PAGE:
Posted on | April 23, 2014 | 47 Comments
The six justices who voted to reverse the Sixth Circuit and let the Michigan amendment stand split 3-2-1 on the grounds for doing so. The result is a clear outcome but a doctrinal muddle. We thought it would be amusing and enlightening to go through the four main opinions in descending order of clarity.
Clearest of all is Justice Antonin Scalia’s concurrence in the judgment, joined by Justice Clarence Thomas. “It has come to this,” Scalia begins portentously. “Called upon to explore the jurisprudential twilight zone between two errant lines of precedent, we confront a frighteningly bizarre question: Does the Equal Protection Clause of the Fourteenth Amendment forbid what its text plainly requires?”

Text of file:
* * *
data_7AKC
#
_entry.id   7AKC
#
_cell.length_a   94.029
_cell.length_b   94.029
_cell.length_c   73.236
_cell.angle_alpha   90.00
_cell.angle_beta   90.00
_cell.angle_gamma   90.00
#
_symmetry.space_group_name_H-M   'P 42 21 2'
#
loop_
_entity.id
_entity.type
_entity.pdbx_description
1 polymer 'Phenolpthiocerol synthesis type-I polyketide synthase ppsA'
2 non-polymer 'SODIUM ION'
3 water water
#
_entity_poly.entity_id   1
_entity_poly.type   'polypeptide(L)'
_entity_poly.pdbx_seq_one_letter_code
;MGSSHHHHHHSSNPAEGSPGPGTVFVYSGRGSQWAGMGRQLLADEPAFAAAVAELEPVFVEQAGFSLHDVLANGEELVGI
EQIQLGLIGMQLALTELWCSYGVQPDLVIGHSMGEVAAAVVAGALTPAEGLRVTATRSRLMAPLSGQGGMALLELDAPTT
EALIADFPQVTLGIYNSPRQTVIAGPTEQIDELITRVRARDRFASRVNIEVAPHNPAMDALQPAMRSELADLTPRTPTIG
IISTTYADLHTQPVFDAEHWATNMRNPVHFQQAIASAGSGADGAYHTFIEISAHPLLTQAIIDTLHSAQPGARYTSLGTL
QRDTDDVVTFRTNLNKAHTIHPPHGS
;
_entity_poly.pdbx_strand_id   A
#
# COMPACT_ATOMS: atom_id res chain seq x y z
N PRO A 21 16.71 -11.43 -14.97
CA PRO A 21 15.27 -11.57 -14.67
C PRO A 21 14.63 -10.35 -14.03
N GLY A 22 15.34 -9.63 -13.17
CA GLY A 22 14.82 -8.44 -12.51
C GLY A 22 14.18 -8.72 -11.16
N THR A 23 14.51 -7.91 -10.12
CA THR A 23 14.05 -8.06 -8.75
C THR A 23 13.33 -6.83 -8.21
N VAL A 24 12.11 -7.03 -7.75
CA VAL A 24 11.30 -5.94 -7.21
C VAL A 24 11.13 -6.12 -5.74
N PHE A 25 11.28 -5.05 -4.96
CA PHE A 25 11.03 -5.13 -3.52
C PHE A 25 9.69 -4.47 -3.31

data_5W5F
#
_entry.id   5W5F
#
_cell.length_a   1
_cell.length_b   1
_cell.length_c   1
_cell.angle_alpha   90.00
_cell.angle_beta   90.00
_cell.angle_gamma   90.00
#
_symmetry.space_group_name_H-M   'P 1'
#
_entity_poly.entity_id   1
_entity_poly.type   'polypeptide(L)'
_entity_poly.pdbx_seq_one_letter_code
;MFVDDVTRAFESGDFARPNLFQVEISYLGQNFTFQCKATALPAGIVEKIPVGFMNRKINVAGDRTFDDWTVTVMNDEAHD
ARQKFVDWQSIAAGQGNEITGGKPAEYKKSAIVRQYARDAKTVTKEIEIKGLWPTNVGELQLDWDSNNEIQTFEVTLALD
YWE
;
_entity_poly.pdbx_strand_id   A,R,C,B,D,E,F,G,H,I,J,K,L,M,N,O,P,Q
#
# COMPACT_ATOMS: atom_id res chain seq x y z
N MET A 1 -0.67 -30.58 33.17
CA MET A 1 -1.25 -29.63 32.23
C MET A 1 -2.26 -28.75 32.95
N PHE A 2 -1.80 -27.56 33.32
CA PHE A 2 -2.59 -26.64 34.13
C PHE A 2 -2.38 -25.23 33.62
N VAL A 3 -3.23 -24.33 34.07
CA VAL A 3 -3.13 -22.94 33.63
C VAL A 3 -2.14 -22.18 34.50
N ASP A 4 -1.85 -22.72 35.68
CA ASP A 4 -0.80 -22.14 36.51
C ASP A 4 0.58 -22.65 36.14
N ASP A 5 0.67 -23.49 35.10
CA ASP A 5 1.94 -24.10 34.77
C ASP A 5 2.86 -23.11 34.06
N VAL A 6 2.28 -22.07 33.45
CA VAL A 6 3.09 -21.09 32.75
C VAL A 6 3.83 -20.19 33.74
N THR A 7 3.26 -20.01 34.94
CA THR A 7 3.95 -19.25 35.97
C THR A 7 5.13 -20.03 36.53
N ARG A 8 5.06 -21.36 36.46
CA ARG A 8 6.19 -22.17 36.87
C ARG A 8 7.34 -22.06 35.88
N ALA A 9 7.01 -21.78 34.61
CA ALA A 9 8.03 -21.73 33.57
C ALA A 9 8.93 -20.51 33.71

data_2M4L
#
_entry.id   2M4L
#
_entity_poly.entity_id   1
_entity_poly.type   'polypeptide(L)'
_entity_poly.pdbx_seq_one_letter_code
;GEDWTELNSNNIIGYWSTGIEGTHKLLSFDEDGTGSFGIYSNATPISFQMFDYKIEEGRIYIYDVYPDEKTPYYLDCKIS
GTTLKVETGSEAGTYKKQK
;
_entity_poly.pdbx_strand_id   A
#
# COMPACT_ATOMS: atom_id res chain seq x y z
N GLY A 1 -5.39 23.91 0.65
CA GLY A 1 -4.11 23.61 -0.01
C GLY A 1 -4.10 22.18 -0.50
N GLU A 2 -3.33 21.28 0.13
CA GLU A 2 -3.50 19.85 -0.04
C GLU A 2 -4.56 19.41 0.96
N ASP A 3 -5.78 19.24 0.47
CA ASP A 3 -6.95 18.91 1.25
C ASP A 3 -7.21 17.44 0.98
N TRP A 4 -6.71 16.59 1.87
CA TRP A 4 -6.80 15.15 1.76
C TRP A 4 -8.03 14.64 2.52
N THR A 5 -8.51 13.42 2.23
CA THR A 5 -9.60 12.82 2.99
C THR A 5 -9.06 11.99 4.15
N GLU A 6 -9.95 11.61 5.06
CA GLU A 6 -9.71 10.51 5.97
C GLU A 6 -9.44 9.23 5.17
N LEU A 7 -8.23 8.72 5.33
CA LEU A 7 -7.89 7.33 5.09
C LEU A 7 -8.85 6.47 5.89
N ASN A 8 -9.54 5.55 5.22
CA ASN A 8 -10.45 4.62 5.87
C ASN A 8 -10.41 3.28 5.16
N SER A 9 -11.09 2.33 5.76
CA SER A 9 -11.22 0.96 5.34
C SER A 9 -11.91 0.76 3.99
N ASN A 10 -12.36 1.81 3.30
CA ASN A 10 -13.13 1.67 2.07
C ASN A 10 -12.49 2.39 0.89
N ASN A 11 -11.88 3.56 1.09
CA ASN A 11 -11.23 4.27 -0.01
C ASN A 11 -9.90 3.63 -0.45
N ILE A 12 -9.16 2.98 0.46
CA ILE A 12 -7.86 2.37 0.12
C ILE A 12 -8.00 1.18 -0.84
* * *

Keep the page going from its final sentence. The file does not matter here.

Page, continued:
Scalia and Thomas’s view, thus far joined by no other sitting justice, is that racial discrimination in public-university admissions is flatly unconstitutional. . . .
Then there’s the [Obama-appointed Justice Sandra] Sotomayor dissent, which begins as follows: “We are fortunate to live in a democratic society. But . . .” An empty piety, followed by an equivocation, followed by a total of 58 pages — you know this is going to be a tough slog. . . .